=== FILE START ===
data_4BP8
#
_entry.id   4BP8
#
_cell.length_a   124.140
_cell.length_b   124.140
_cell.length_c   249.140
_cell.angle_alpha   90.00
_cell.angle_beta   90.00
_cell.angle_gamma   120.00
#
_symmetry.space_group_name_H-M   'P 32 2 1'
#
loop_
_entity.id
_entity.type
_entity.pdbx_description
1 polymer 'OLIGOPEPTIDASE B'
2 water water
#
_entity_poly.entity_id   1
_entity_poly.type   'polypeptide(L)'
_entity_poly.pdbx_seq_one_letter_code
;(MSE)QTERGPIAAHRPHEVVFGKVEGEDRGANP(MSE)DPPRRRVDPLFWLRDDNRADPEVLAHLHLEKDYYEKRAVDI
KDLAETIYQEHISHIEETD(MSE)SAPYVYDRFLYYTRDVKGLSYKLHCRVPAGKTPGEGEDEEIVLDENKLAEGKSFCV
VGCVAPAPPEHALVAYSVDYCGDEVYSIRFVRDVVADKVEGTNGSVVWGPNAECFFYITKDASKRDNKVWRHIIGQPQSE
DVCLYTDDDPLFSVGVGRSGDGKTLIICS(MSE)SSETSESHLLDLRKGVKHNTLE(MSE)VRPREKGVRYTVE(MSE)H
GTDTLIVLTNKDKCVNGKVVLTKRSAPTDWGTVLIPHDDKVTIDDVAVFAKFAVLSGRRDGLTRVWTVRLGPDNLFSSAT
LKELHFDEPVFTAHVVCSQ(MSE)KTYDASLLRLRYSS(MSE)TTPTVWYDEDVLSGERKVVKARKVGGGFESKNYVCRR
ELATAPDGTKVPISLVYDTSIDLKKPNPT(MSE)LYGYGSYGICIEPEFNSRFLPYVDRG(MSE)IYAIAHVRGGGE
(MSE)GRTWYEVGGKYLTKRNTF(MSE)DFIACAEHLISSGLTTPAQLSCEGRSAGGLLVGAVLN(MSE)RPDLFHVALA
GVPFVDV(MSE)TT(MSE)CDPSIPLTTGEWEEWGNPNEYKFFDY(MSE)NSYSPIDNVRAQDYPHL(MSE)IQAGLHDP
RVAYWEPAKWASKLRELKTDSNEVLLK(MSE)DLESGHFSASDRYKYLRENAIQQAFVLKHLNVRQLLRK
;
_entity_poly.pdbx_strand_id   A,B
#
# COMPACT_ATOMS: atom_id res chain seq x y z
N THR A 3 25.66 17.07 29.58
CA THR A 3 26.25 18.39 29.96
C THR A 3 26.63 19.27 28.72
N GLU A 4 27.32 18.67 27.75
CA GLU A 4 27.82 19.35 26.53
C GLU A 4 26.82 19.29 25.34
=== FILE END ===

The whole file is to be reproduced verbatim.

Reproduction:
data_4BP8
#
_entry.id   4BP8
#
_cell.length_a   124.140
_cell.length_b   124.140
_cell.length_c   249.140
_cell.angle_alpha   90.00
_cell.angle_beta   90.00
_cell.angle_gamma   120.00
#
_symmetry.space_group_name_H-M   'P 32 2 1'
#
loop_
_entity.id
_entity.type
_entity.pdbx_description
1 polymer 'OLIGOPEPTIDASE B'
2 water water
#
_entity_poly.entity_id   1
_entity_poly.type   'polypeptide(L)'
_entity_poly.pdbx_seq_one_letter_code
;(MSE)QTERGPIAAHRPHEVVFGKVEGEDRGANP(MSE)DPPRRRVDPLFWLRDDNRADPEVLAHLHLEKDYYEKRAVDI
KDLAETIYQEHISHIEETD(MSE)SAPYVYDRFLYYTRDVKGLSYKLHCRVPAGKTPGEGEDEEIVLDENKLAEGKSFCV
VGCVAPAPPEHALVAYSVDYCGDEVYSIRFVRDVVADKVEGTNGSVVWGPNAECFFYITKDASKRDNKVWRHIIGQPQSE
DVCLYTDDDPLFSVGVGRSGDGKTLIICS(MSE)SSETSESHLLDLRKGVKHNTLE(MSE)VRPREKGVRYTVE(MSE)H
GTDTLIVLTNKDKCVNGKVVLTKRSAPTDWGTVLIPHDDKVTIDDVAVFAKFAVLSGRRDGLTRVWTVRLGPDNLFSSAT
LKELHFDEPVFTAHVVCSQ(MSE)KTYDASLLRLRYSS(MSE)TTPTVWYDEDVLSGERKVVKARKVGGGFESKNYVCRR
ELATAPDGTKVPISLVYDTSIDLKKPNPT(MSE)LYGYGSYGICIEPEFNSRFLPYVDRG(MSE)IYAIAHVRGGGE
(MSE)GRTWYEVGGKYLTKRNTF(MSE)DFIACAEHLISSGLTTPAQLSCEGRSAGGLLVGAVLN(MSE)RPDLFHVALA
GVPFVDV(MSE)TT(MSE)CDPSIPLTTGEWEEWGNPNEYKFFDY(MSE)NSYSPIDNVRAQDYPHL(MSE)IQAGLHDP
RVAYWEPAKWASKLRELKTDSNEVLLK(MSE)DLESGHFSASDRYKYLRENAIQQAFVLKHLNVRQLLRK
;
_entity_poly.pdbx_strand_id   A,B
#
# COMPACT_ATOMS: atom_id res chain seq x y z
N THR A 3 25.66 17.07 29.58
CA THR A 3 26.25 18.39 29.96
C THR A 3 26.63 19.27 28.72
N GLU A 4 27.32 18.67 27.75
CA GLU A 4 27.82 19.35 26.53
C GLU A 4 26.82 19.29 25.34